Venous disease is generally caused by the improper flow of blood in the veins of the legs. When valves within veins malfunction or fail, blood is not pumped back toward the heart as it should be, and tends to pool in the lower legs. The blood pooling causes markedly increased pressure in the veins. This leads to a host of issues that can be both aesthetically displeasing as well as uncomfortable if not painful. Fortunately, modern treatments provide excellent outcomes that can rejuvenate the appearance of the legs as well as restore a higher quality of life to those who suffer from venous disorders.
One of the first signs of venous disease is the appearance of unattractive veins, visible through the surface of the skin. These veins may be flat or raised, small or large, and a variety of colors ranging from red to blue to purple. While veins are vital to the health and function of the human body, most would prefer not to have to see them visibly on the surface. And when unsightly veins are apparent beneath the skin, patients should consult their doctor for a full workup to determine their venous health. Fortunately, unsightly veins are highly treatable and the look, feel, and comfort of your legs can be greatly improved with modern treatment methods.
Types of unsightly veins include:
Varicose veins are enlarged veins that bulge like ropes beneath the surface of the skin, frequently dark blue or purple in color. Although varicose veins can occur anywhere on the body, they are most likely to appear on the legs. Varicose veins are very common, with around 40 million Americans affected by them.
Risk factors for developing varicose veins including having a family history of venous disorders, obesity, pregnancy, aging, gender (women are more likely to develop varicose veins), and working in an environment that requires you to stand on your feet or sit for long periods of time.
Varicose veins are superficial veins that have become abnormally dilated due to improper blood flow. When working properly, veins have valves that prevent blood from flowing backward. When these valves fail, blood pools and pressure builds with the veins, causing the veins to dilate and become more visible, as well as uncomfortable. Varicose veins can cause aching, itching, and throbbing, as well as burning and cramping.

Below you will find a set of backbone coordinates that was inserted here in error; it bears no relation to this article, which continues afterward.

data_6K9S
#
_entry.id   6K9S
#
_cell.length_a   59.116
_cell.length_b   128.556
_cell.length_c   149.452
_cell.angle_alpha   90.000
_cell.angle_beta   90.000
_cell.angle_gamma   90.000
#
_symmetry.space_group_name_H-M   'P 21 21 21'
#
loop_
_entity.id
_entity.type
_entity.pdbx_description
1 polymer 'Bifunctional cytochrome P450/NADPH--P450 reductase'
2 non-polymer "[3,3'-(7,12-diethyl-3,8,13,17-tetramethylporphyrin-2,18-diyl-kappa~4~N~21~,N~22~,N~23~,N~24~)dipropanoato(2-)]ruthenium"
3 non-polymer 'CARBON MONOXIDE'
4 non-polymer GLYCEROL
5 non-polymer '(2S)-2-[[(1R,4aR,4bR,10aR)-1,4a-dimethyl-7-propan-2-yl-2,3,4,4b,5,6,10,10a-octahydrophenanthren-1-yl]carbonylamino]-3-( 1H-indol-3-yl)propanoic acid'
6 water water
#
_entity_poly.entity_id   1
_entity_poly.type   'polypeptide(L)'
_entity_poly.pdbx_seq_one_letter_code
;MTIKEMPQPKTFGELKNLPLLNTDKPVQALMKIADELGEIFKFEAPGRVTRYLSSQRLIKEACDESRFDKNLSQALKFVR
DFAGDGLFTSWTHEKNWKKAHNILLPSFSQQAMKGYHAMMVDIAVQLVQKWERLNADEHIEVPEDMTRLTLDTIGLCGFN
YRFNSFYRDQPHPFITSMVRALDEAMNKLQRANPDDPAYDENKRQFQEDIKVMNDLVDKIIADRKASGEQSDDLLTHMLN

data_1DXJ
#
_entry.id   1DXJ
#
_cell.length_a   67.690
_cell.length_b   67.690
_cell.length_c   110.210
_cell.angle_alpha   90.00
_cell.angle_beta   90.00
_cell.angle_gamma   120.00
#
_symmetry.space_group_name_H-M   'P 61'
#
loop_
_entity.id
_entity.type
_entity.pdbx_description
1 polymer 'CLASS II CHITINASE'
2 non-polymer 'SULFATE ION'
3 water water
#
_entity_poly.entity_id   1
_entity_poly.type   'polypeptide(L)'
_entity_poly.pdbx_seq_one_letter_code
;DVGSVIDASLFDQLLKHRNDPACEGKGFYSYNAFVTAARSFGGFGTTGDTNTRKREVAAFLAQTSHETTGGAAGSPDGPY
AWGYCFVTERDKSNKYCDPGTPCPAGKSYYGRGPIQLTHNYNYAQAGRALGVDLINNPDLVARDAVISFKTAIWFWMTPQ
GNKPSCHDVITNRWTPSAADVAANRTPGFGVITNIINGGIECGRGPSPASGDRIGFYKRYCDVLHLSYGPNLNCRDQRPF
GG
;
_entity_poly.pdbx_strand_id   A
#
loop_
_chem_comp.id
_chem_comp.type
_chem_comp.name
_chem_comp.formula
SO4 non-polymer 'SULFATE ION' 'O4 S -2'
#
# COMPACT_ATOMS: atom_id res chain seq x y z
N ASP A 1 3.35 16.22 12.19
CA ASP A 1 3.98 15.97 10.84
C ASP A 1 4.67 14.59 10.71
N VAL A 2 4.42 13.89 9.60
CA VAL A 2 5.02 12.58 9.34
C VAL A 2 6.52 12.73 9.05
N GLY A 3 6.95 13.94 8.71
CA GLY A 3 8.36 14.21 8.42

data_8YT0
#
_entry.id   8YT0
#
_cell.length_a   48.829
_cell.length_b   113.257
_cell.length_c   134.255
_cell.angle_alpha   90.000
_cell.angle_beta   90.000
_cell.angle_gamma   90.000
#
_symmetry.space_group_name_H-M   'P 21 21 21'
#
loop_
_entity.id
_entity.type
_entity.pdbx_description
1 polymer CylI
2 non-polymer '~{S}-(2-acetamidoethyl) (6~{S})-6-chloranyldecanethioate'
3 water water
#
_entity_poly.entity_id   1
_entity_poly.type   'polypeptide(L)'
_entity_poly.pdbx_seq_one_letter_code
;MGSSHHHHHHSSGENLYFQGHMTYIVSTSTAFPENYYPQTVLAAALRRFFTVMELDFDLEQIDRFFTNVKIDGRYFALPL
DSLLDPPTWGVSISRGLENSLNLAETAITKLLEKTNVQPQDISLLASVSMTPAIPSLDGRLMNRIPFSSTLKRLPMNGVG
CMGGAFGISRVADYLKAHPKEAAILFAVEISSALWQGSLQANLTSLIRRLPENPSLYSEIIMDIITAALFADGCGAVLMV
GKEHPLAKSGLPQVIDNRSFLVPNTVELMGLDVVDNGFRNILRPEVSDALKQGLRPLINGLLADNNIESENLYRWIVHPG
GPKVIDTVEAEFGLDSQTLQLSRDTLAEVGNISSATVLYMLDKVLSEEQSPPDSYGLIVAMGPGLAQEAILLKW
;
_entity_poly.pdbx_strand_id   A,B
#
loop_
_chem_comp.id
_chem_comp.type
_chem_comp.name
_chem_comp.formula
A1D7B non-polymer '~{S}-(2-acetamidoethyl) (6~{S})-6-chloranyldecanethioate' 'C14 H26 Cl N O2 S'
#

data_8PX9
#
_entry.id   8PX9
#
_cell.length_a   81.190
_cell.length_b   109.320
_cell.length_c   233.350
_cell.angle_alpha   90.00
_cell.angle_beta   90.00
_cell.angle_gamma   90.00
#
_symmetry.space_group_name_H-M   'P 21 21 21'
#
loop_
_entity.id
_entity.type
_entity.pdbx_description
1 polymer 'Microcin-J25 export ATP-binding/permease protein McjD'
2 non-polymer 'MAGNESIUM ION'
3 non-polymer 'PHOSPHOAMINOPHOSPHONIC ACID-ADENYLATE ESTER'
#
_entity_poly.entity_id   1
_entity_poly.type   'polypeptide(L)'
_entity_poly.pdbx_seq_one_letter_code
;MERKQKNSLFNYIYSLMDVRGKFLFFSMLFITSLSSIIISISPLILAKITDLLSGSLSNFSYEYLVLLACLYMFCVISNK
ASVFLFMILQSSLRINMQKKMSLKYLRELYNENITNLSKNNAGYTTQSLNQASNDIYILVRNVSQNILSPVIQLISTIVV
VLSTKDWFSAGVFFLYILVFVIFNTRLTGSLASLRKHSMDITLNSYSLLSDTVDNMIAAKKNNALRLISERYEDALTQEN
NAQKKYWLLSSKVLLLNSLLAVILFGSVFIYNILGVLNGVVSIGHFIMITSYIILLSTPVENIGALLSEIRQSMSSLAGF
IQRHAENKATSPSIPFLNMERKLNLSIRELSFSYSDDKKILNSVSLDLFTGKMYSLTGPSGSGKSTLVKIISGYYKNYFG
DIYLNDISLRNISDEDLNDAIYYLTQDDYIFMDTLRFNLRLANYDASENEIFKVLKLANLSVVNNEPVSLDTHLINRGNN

Exercise, elevating your legs and wearing compression stockings to promote proper blood flow and reduce swelling can improve comfort levels. However, to prevent varicose veins from becoming worse and to improve comfort and appearance, patients will need to see a vein specialist such as Doctor Eston Wengerfor treatment.
Thanks to cutting-edge advancements in vein care, a vein specialist such as Doctor Eston Wenger can achieve excellent results in eliminating varicose veins with minimally-invasive procedures. Doctor Eston Wenger will perform an ultrasound to identify problem veins and determine the best course of treatment. Doctor Eston Wenger may recommend one or a combination of the following therapies:
- Endovenous laser ablation techniques
- Radiofrequency ablation techniques
A deep vein thrombosis (DVT) is a blood clot, also known as a thrombus, that has formed inside a deep vein, usually in a leg. The veins that are closest to the surface of the skin are called superficial veins. Deep veins are found in the deep compartments in the legs nearer to the muscles, especially those in the calf, thigh, and pelvis.
DVTs are fairly common, with as many as 2.5 million people in the U.S. alone affected each year. DVTs are also serious, because the clots have the potential to travel up the veins, through the heart and cause a blockage in the lungs. When this occurs, it is called a pulmonary embolism, and can be fatal.
DVTs can happen at any age, but are more common in adults over the age of 60. Doctors cannot always pinpoint the cause of each incidence of DVT, but there are several common risk factors that patients should be aware of to reduce their risk of experiencing a DVT. Anything that irritates the inner lining of a deep vein can cause a blood clot, including inflammation, autoimmune issues, and injuries.
DVTs can develop in the extremities after long periods of inactivity, such as after a long plane flight or if a patient is bedridden following a surgery or hospital stay. DVTs sometimes result following a surgical procedure. It is not uncommon to see patients develop a DVT following a cancer diagnosis, possibly because cancer incidence increases with age, and aging patients may be in poorer overall health and less physically active.